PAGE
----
Should you close credit card accounts as a way to improve your credit score? In some situations, the answer is yes. Closing an account will not erase negative information about the account from your credit file. However, there may be other reasons to close credit card accounts. Here are some things to consider when deciding whether to close an account or keep it open.
(To learn about other ways to improve your credit, visit our Rebuilding & Improving Credit topic.)
Reasons to Close Credit Card Accounts
Here are some reasons why it might be a good idea to get rid of some of your credit cards.
- Creditors may be concerned if you have too many credit cards. (To learn more, see Improving Credit by Increasing Your Credit Limit on Credit Cards.)
- Limiting your credit accounts can also simplify your efforts to keep on top of your debt payments. Some studies show that consumers spend more if they use a credit card than if they pay in cash.
- Some credit cards have no grace period or such horrendous fees and interest rates that you may want to close them before more fees and charges accumulate.
- You can reduce the risk of loss or theft of credit cards by limiting the number you carry.
- It used to be that if you were delinquent on an account, and couldn't bring it current or negotiate a settlement, you were better off closing the account yourself, before the creditor did. Now, however, Experian says it doesn’t matter who closed the account – you or the creditor. But others still recommend that you make sure your credit report reflects that you (not the creditor) closed the account.
Reasons to Keep Credit Card Accounts Open
If you have an account with a high credit limit and no or only a low balance, closing the account will reduce your total credit limit, which can lower your credit score. Even if you close a card on which you have a high balance, if the card is not maxed out, closing it could lower your score. And if you have had the account for a very long time, closing it will decrease the average age of your credit history, which also lowers your credit score.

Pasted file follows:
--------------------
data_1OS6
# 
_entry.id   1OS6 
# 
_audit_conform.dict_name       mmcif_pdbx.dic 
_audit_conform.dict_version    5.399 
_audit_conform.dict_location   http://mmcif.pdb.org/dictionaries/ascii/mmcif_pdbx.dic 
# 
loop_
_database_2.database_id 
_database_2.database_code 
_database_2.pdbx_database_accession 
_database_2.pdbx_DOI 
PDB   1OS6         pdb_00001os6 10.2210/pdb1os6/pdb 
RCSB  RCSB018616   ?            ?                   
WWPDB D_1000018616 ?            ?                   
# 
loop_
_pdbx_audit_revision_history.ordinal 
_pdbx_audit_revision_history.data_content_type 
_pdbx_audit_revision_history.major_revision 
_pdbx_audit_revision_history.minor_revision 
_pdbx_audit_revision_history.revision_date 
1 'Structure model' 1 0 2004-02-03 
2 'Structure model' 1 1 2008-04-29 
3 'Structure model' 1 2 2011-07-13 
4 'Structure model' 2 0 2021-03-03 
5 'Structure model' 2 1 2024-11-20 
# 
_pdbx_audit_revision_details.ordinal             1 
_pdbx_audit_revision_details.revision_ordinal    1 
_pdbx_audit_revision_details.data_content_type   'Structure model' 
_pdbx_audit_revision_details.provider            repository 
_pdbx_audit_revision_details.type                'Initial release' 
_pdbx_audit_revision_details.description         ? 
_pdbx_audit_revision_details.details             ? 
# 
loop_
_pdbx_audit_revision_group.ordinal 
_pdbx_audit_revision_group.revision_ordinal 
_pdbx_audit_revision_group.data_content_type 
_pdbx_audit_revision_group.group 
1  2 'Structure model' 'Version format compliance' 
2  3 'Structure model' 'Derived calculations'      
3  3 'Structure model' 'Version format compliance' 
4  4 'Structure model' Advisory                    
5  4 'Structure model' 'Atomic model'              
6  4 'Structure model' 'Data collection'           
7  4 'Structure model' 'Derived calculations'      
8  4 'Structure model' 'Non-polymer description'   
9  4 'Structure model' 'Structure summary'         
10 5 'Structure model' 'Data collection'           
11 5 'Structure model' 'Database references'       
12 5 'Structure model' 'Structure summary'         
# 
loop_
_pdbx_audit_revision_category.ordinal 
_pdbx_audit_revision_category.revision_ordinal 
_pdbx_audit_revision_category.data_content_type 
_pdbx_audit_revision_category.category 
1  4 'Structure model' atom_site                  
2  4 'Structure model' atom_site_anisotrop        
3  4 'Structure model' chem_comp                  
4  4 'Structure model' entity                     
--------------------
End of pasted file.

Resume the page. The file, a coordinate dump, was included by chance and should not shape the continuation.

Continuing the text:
The Third Option: Keep the Card But Don’t Use It
If you think closing a credit card account will negatively impact your credit history (perhaps because it has no balance or a low balance, or you have had it a long time), and the card doesn’t have any fees that apply unless you use it, consider keeping the account open, but stop using the card. Use it seldom and pay it off during the grace period, before interest is added. (If you never use the card, eventually the creditor will close the account for nonuse.) If it has an outstanding balance, work at paying off the balance, but don’t use it for additional purchases or cash advances.
Closing a Credit Card Account That Has a Balance
If you do decide to close an account, you can do so even if you haven’t paid off the balance. The card issuer will close your account, and cancel your privileges. It may send you a bill for the outstanding balance, or send you monthly statements until you pay off your balance. Or contact the bank whose card you are keeping and ask it to transfer the balance on the account you are closing to an account you are keeping.
Which Credit Card Accounts to Close
If you decide to close some, but not all card accounts, here are some other ways to decide which to close:
If you pay your bill in full each month. If you don't don’t carry a balance on your cards, close the accounts with the highest annual fees. Make sure that the accounts you keep open have a grace period in which you can pay off your bill and not incur any interest.
If you carry a balance. If you don't pay off your monthly bill in full each month, close the accounts with the highest interest rates and shortest grace periods. Also, read the credit card company’s billing practice disclosures. How interest is calculated may make a big difference in how much interest you pay, even when different accounts charge the same interest rate.
To learn how to close a credit card the right way, see How to Close a Credit Card Account.
This is an excerpt from Credit Repair, by Margaret Reiter and Robin Leonard (Nolo).